Full version from the med.nyu.edu website (med.nyu.edu/psych/assets/adhdscreen18.pdf) /sorry, it got a bit skewed in the copy/paste process. :-(

Adult ADHD Self-Report Scale (ASRS-v1.1) Symptom Checklist
Instructions

The questions on the back page are designed to stimulate dialogue between you and your patients and to help
confirm if they may be suffering from the symptoms of attention-deficit/hyperactivity disorder (ADHD).

Description: The Symptom Checklist is an instrument consisting of the eighteen DSM-IV-TR criteria.
Six of the eighteen questions were found to be the most predictive of symptoms consistent with
ADHD. These six questions are the basis for the ASRS v1.1 Screener and are also Part A of the
Symptom Checklist. Part B of the Symptom Checklist contains the remaining twelve questions.

Instructions:

Symptoms

1. Ask the patient to complete both Part A and Part B of the Symptom Checklist by marking an X
in the box that most closely represents the frequency of occurrence of each of the symptoms.


2. Score Part A. If four or more marks appear in the darkly shaded boxes within Part A then the
patient has symptoms highly consistent with ADHD in adults and further investigation is
warranted.


3. The frequency scores on Part B provide additional cues and can serve as further probes into the
patient’s symptoms. Pay particular attention to marks appearing in the dark shaded boxes. The
frequency-based response is more sensitive with certain questions. No total score or diagnostic
likelihood is utilized for the twelve questions. It has been found that the six questions in Part A
are the most predictive of the disorder and are best for use as a screening instrument.

Impairments

1. Review the entire Symptom Checklist with your patients and evaluate the level of impairment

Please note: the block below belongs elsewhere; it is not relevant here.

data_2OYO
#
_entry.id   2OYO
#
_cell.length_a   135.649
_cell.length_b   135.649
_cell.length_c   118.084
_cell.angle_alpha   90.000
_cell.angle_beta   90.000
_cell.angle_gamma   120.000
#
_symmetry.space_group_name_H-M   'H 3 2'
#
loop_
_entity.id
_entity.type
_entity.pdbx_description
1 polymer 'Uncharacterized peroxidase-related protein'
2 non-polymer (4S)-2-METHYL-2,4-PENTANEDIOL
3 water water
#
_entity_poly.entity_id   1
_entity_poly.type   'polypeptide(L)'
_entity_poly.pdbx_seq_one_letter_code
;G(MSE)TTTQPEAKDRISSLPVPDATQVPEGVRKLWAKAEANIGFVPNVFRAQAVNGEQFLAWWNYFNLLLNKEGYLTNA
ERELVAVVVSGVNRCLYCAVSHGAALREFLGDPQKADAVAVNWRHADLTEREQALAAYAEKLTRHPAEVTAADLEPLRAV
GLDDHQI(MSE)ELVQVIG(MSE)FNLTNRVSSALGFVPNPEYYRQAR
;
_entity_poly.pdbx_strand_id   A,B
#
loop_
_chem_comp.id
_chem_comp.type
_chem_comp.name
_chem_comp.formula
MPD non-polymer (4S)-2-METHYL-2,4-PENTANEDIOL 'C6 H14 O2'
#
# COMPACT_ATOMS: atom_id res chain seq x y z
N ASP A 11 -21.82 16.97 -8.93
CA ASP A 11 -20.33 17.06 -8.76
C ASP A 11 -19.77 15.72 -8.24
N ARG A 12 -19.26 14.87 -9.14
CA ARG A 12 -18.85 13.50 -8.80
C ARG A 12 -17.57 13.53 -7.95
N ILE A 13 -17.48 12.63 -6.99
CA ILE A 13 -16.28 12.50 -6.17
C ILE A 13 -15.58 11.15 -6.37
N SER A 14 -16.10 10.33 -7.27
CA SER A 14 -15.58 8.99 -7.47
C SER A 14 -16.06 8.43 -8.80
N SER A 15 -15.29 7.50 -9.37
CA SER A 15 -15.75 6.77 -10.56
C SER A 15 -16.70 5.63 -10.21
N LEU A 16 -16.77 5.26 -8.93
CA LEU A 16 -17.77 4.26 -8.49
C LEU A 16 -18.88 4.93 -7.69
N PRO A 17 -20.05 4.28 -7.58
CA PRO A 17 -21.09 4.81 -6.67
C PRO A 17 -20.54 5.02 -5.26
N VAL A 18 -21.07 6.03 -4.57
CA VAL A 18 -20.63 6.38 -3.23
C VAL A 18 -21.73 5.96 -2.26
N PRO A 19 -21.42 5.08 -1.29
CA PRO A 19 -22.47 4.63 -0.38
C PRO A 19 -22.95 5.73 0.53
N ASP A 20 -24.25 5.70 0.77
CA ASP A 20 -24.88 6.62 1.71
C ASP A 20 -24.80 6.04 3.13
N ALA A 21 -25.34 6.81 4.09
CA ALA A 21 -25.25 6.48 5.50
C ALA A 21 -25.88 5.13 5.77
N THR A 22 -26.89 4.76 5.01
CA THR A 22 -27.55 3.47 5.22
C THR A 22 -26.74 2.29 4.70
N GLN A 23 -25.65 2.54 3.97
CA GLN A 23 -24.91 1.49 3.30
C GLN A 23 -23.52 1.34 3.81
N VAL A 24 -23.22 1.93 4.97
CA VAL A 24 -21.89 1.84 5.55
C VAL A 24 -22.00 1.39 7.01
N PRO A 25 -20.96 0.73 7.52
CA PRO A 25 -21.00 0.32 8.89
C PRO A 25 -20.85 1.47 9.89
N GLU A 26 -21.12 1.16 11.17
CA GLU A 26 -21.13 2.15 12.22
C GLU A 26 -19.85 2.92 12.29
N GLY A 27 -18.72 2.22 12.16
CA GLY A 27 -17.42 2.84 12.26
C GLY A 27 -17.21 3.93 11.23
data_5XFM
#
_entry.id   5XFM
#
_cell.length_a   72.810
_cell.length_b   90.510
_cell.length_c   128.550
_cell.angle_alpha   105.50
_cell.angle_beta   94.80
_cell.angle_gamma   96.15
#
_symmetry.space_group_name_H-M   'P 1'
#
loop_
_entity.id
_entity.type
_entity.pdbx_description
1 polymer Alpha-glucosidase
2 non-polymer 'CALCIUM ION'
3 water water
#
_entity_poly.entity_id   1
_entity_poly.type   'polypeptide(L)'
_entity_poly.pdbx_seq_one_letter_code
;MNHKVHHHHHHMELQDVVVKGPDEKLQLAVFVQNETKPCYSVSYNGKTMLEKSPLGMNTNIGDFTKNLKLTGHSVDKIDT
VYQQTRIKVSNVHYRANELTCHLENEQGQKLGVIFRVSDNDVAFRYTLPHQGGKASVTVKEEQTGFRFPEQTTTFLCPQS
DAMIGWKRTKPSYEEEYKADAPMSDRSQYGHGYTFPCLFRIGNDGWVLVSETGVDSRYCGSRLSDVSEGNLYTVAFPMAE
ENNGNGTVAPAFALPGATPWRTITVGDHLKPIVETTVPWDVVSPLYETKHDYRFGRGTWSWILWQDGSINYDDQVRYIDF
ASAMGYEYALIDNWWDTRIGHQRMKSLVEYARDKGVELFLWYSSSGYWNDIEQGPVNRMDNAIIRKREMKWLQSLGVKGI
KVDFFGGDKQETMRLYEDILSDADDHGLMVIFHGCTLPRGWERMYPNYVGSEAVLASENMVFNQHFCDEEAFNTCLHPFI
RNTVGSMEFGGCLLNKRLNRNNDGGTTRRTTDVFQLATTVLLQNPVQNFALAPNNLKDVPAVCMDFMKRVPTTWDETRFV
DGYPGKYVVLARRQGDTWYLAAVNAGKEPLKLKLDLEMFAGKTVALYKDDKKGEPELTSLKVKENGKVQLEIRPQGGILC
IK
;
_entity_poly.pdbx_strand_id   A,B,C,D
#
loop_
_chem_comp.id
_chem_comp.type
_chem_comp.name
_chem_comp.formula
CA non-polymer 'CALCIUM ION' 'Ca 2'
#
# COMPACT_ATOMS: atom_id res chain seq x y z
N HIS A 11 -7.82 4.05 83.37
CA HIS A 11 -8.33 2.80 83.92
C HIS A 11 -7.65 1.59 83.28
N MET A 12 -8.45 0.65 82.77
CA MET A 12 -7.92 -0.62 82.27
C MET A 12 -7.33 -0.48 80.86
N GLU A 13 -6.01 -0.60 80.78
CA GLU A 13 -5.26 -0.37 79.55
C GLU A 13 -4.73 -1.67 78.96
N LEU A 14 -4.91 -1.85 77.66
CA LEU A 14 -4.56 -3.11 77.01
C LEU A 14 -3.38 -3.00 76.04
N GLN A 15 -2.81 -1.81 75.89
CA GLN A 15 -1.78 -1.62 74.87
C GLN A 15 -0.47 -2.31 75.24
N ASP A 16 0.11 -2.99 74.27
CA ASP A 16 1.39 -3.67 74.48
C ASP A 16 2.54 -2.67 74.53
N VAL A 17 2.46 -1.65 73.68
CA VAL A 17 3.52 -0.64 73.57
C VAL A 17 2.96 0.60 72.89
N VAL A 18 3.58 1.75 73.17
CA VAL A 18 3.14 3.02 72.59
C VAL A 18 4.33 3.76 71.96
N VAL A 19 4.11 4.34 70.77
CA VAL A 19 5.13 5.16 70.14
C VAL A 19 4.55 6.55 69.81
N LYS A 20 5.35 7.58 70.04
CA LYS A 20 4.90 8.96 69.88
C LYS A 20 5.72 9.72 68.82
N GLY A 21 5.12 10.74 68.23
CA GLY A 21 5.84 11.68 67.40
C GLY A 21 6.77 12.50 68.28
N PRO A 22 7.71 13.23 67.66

associated with the symptom.


2. Consider work/school, social and family settings.


3. Symptom frequency is often associated with symptom severity, therefore the Symptom
Checklist may also aid in the assessment of impairments. If your patients have frequent
symptoms, you may want to ask them to describe how these problems have affected the ability
to work, take care of things at home, or get along with other people such as their
spouse/significant other.

History

1. Assess the presence of these symptoms or similar symptoms in childhood. Adults who have
ADHD need not have been formally diagnosed in childhood. In evaluating a patient’s history,
look for evidence of early-appearing and long-standing problems with attention or self-control.
Some significant symptoms should have been present in childhood, but full symptomology is not
necessary.

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Adult ADHD Self-Report Scale (ASRS-v1.1) Symptom Checklist
Please answer the questions below, rating yourself on each of the criteria shown using the
scale on the right side of the page. As you answer each question, place an X in the box that
best describes how you have felt and conducted yourself over the past 6 months. Please give
this completed checklist to your healthcare professional to discuss during today’s
appointment.
Patient Name Today’s Date
1. How often do you have trouble wrapping up the final details of a project,
once the challenging parts have been done?
2. How often do you have difficulty getting things in order when you have to do
a task that requires organization?
3. How often do you have problems remembering appointments or obligations?
4.
5. How often do you fidget or squirm with your hands or feet when you have
to sit down for a long time?
6. How often do you feel overly active and compelled to do things, like you
were driven by a motor?
7. How often do you make careless mistakes when you have to work on a boring or
difficult project?
8. How often do you have difficulty keeping your attention when you are doing boring
or repetitive work?
9. How often do you have difficulty concentrating on what people say to you,
even when they are speaking to you directly?
10. How often do you misplace or have difficulty finding things at home or at work?
11. How often are you distracted by activity or noise around you?
12. How often do you leave your seat in meetings or other situations in which
you are expected to remain seated?